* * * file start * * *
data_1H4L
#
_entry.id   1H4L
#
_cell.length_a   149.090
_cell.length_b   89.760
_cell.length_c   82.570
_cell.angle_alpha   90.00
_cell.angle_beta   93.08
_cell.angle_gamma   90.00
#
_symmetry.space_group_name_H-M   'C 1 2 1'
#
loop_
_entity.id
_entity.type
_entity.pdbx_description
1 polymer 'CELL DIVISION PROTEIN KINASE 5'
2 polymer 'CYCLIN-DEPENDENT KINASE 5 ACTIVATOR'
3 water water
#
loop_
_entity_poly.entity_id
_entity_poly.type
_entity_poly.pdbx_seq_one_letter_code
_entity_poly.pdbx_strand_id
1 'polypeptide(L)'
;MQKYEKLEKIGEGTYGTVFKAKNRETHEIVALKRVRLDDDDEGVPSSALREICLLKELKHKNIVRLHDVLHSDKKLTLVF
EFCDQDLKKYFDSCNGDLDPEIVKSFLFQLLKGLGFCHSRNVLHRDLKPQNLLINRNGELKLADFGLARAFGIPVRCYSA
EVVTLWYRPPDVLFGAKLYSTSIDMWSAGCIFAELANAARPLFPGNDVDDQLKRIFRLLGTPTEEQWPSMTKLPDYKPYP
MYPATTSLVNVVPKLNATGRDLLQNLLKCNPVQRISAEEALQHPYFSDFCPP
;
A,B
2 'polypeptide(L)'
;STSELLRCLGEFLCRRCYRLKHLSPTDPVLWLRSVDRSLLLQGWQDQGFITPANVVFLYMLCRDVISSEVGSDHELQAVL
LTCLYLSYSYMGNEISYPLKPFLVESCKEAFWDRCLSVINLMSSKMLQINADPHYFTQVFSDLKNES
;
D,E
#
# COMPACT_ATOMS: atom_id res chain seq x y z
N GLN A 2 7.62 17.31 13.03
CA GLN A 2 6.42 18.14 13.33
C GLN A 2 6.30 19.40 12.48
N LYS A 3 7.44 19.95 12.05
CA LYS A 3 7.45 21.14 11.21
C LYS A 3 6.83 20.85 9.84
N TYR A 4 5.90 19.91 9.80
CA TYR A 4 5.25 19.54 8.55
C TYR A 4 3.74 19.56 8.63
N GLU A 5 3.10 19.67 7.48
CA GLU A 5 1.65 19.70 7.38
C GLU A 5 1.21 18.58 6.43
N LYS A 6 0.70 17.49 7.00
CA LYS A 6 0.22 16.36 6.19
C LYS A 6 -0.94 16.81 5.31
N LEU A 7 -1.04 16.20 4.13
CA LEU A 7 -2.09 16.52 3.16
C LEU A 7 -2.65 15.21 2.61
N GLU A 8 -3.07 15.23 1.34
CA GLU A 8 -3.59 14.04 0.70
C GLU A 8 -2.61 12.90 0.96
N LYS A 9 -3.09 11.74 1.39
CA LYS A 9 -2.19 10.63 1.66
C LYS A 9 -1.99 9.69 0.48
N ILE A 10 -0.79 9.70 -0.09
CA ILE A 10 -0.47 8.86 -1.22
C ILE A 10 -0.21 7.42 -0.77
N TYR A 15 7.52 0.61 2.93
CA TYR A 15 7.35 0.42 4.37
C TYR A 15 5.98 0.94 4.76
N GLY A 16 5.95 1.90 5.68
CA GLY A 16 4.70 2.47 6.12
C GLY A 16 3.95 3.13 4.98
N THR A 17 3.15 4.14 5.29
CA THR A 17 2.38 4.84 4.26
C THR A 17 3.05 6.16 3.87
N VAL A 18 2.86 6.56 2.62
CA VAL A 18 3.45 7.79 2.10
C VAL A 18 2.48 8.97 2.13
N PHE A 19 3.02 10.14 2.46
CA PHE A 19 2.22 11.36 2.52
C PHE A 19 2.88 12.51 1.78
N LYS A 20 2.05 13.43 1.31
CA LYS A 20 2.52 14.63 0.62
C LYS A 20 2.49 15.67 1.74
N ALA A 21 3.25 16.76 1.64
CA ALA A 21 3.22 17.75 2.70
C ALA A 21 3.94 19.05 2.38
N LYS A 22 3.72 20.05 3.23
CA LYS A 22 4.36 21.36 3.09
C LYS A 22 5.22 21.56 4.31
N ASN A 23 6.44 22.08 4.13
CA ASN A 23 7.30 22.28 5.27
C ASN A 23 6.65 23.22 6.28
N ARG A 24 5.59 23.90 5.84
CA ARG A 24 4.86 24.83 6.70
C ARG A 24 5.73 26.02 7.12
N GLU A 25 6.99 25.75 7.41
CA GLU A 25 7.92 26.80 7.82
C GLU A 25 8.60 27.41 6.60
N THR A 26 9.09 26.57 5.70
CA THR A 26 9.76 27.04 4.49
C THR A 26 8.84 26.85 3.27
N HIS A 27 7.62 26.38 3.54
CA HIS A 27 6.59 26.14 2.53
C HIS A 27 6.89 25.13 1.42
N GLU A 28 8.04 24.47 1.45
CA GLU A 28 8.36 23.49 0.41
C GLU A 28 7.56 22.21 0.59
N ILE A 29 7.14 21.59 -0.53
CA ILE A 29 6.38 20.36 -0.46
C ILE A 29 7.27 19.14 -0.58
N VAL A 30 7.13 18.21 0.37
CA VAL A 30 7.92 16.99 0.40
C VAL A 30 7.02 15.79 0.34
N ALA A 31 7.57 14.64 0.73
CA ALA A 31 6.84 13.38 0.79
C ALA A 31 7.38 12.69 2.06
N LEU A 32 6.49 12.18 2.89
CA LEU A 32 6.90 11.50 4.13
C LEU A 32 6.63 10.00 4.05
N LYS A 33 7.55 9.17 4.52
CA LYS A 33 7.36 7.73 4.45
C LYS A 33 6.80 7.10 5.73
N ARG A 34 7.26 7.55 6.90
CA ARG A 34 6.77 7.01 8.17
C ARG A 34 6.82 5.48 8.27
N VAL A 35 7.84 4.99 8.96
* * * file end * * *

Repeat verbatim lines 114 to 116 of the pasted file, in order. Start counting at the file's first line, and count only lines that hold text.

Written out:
CA VAL A 30 7.92 16.99 0.40
C VAL A 30 7.02 15.79 0.34
N ALA A 31 7.57 14.64 0.73